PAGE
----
But if such an approach was taken by the EU, the big question is whether Russia’s President Vladimir Putin would then be prepared to return to previous supply levels later in the year.

Landesmann said: “Of course, the whole thing would depend on the reaction of Russia, but it would be irrational of Russia to stop all gas supplies due to the economic impact [in Russia].” 

Prior to Russia’s invasion of Ukraine, Elisabeth Christen, Senior Economist at the Austrian Institute of Economic Research (Wifo), told The Local that while the EU is dependent on gas supplies from Russia, it is a “mutual dependency”. 

READ ALSO: Ukraine: What does the government’s ‘gas alert’ mean for Austria?

Which Austrian industries would be most impacted by an embargo? 

Industries in Austria with a high reliance on natural gas include chemical, agriculture, pharmaceutical (although this sector is smaller than in Germany) and steel.

This means an embargo on Russian gas would hit these industries harder than others, but Landesmann believes there are ways to mitigate the impacts.

He told The Local: “An embargo would involve a lot of changes for these industries and there could be job stoppages involved, but we know how to deal with this from the Covid crisis. We can keep people employed without them actually working.”

According to Landesmann, another possible solution could be an EU-wide initiative to redistribute the supply of gas across the bloc, which would reduce the impact on countries most impacted by an embargo.

However, as there would be less gas flowing into the country, there would still be some tough decisions to be made about which industries in Austria to prioritise with a limited gas supply.

What action has Austria already taken in response to the crisis?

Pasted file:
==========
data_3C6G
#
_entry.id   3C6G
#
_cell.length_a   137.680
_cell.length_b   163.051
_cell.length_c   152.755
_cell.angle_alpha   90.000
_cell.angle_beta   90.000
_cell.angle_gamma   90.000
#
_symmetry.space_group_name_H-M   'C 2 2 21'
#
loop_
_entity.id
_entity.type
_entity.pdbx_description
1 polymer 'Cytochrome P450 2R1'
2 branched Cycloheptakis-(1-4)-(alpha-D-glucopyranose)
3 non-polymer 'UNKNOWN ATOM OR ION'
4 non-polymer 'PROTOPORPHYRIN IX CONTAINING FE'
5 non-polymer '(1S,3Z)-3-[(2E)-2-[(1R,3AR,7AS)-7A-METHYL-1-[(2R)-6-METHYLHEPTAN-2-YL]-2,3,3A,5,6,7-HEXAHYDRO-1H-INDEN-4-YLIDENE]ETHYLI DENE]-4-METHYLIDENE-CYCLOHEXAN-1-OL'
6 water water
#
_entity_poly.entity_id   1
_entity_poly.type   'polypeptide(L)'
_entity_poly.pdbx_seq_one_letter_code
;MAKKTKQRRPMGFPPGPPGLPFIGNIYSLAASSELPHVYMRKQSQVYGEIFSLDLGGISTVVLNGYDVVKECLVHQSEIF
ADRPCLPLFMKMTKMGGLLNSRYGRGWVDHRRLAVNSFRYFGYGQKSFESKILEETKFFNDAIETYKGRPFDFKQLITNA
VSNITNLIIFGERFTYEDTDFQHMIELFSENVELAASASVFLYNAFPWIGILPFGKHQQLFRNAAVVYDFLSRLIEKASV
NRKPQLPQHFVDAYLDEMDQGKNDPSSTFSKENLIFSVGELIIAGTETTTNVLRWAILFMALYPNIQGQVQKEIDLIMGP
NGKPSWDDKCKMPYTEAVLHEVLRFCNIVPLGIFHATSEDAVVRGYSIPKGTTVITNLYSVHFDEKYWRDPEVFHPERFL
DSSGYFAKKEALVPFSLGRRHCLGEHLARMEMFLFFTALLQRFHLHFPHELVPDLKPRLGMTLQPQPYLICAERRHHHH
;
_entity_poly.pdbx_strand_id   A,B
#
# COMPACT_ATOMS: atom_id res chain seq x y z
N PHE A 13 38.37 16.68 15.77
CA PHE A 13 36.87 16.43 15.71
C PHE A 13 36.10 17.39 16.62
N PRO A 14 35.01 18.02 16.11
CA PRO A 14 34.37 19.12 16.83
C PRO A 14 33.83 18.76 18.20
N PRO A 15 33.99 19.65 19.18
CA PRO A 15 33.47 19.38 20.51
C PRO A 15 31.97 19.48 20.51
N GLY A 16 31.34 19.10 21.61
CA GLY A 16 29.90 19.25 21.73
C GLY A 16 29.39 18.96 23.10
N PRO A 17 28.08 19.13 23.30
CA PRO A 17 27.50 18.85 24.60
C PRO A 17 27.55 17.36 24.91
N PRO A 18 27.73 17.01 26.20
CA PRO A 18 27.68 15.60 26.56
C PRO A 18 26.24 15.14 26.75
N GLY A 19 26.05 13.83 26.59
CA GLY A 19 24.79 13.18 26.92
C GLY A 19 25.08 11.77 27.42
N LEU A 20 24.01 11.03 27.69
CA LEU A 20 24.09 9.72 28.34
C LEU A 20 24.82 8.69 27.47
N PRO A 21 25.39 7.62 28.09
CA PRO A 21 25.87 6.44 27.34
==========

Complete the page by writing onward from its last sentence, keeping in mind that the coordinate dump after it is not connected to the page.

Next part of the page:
The Austrian federal government has already activated the country’s gas alert system, placing Austria on level one of the three-tiered emergency plan.

The emergency plan was activated after Russia announced that future gas deliveries can only be paid for with Rubles as a consequence of international sanctions resulting from Russia’s invasion of Ukraine. 

So far, the supply of gas from Russia to EU countries has not been interrupted and contracts are still being fulfilled.

The Austrian Federal Government has also brought in a new gas storage law to ensure the country has a back up supply of 12.6 terawatt hours of gas. According to the Wiener Zeitung, this is equivalent to the average consumption of gas during a cold winter month in Austria.

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UKRAINE

Austrian ex-minister who danced with Putin quits Russian oil company Rosneft

Austrian ex-foreign minister Karin Kneissl, who once danced with Russian President Vladimir Putin at her wedding, has quit a board position at Russian oil giant Rosneft, the company said Monday.

Austrian ex-minister who danced with Putin quits Russian oil company Rosneft

Kneissl has submitted a letter of resignation effective from Friday, Rosneft said in a statement.

The 57-year-old made headlines when she invited Putin to her wedding in 2018 and was photographed dancing with him during the event.

She left the Austrian government the following year and joined the board of Rosneft as an independent director in June last year.

Her resignation comes after Rosneft announced Friday that German ex-chancellor Gerhard Schroeder was leaving the board after five years, a day after Germany stripped him of official perks over ties with Russia.

https://mobile.twitter.com/ORA_03113/status/1528680172047720448 

On Friday, Kneissl told AFP that she intended to stay on for her one-year mandate but had told Rosneft in March that she would not seek a further term on the board. Kneissl’s personal website includes several interviews to RT, a Russian state-funded news organisation, the latest two days before Russia launched its military operation in Ukraine on February 24.

Rosneft in its statement thanked Kneissl for her work during the “complex” international situation, saying it was counting on future collaboration with her as an expert.